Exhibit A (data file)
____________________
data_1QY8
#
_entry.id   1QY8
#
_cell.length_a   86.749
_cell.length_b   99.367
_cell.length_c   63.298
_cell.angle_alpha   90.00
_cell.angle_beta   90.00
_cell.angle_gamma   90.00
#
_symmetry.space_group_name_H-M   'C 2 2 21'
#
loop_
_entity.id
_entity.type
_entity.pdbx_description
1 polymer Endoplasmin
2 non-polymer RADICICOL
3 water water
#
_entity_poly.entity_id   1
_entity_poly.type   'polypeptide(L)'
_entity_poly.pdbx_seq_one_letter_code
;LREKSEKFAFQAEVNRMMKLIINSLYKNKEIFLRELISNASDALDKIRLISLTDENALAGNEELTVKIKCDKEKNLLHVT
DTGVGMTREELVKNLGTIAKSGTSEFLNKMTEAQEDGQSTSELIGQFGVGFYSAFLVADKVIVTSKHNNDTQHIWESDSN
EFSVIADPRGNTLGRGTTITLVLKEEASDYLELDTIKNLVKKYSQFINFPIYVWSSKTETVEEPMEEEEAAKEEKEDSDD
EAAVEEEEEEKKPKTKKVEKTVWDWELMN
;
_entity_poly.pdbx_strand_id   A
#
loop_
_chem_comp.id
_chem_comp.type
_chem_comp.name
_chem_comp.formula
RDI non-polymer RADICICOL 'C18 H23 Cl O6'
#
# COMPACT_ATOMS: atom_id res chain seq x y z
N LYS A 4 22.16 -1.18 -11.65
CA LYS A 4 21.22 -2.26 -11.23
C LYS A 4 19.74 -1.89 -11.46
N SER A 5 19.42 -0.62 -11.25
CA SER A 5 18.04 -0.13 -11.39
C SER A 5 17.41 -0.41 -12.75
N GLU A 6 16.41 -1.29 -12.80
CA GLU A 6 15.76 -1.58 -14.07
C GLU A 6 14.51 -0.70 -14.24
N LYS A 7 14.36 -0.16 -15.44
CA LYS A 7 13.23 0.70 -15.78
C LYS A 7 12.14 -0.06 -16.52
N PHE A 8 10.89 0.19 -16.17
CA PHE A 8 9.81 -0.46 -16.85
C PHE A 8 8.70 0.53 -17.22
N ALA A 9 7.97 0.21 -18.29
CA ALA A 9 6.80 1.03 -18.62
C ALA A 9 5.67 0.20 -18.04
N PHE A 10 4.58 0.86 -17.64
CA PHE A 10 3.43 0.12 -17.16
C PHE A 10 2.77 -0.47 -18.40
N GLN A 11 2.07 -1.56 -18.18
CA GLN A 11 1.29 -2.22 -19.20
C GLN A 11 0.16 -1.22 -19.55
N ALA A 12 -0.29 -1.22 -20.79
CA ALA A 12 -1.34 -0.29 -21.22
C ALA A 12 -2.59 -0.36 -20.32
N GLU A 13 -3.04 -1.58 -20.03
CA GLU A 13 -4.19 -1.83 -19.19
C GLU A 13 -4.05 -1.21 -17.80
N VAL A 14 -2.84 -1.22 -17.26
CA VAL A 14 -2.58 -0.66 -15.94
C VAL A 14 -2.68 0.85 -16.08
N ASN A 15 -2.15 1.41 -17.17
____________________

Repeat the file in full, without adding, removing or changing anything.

data_1QY8
#
_entry.id   1QY8
#
_cell.length_a   86.749
_cell.length_b   99.367
_cell.length_c   63.298
_cell.angle_alpha   90.00
_cell.angle_beta   90.00
_cell.angle_gamma   90.00
#
_symmetry.space_group_name_H-M   'C 2 2 21'
#
loop_
_entity.id
_entity.type
_entity.pdbx_description
1 polymer Endoplasmin
2 non-polymer RADICICOL
3 water water
#
_entity_poly.entity_id   1
_entity_poly.type   'polypeptide(L)'
_entity_poly.pdbx_seq_one_letter_code
;LREKSEKFAFQAEVNRMMKLIINSLYKNKEIFLRELISNASDALDKIRLISLTDENALAGNEELTVKIKCDKEKNLLHVT
DTGVGMTREELVKNLGTIAKSGTSEFLNKMTEAQEDGQSTSELIGQFGVGFYSAFLVADKVIVTSKHNNDTQHIWESDSN
EFSVIADPRGNTLGRGTTITLVLKEEASDYLELDTIKNLVKKYSQFINFPIYVWSSKTETVEEPMEEEEAAKEEKEDSDD
EAAVEEEEEEKKPKTKKVEKTVWDWELMN
;
_entity_poly.pdbx_strand_id   A
#
loop_
_chem_comp.id
_chem_comp.type
_chem_comp.name
_chem_comp.formula
RDI non-polymer RADICICOL 'C18 H23 Cl O6'
#
# COMPACT_ATOMS: atom_id res chain seq x y z
N LYS A 4 22.16 -1.18 -11.65
CA LYS A 4 21.22 -2.26 -11.23
C LYS A 4 19.74 -1.89 -11.46
N SER A 5 19.42 -0.62 -11.25
CA SER A 5 18.04 -0.13 -11.39
C SER A 5 17.41 -0.41 -12.75
N GLU A 6 16.41 -1.29 -12.80
CA GLU A 6 15.76 -1.58 -14.07
C GLU A 6 14.51 -0.70 -14.24
N LYS A 7 14.36 -0.16 -15.44
CA LYS A 7 13.23 0.70 -15.78
C LYS A 7 12.14 -0.06 -16.52
N PHE A 8 10.89 0.19 -16.17
CA PHE A 8 9.81 -0.46 -16.85
C PHE A 8 8.70 0.53 -17.22
N ALA A 9 7.97 0.21 -18.29
CA ALA A 9 6.80 1.03 -18.62
C ALA A 9 5.67 0.20 -18.04
N PHE A 10 4.58 0.86 -17.64
CA PHE A 10 3.43 0.12 -17.16
C PHE A 10 2.77 -0.47 -18.40
N GLN A 11 2.07 -1.56 -18.18
CA GLN A 11 1.29 -2.22 -19.20
C GLN A 11 0.16 -1.22 -19.55
N ALA A 12 -0.29 -1.22 -20.79
CA ALA A 12 -1.34 -0.29 -21.22
C ALA A 12 -2.59 -0.36 -20.32
N GLU A 13 -3.04 -1.58 -20.03
CA GLU A 13 -4.19 -1.83 -19.19
C GLU A 13 -4.05 -1.21 -17.80
N VAL A 14 -2.84 -1.22 -17.26
CA VAL A 14 -2.58 -0.66 -15.94
C VAL A 14 -2.68 0.85 -16.08
N ASN A 15 -2.15 1.41 -17.17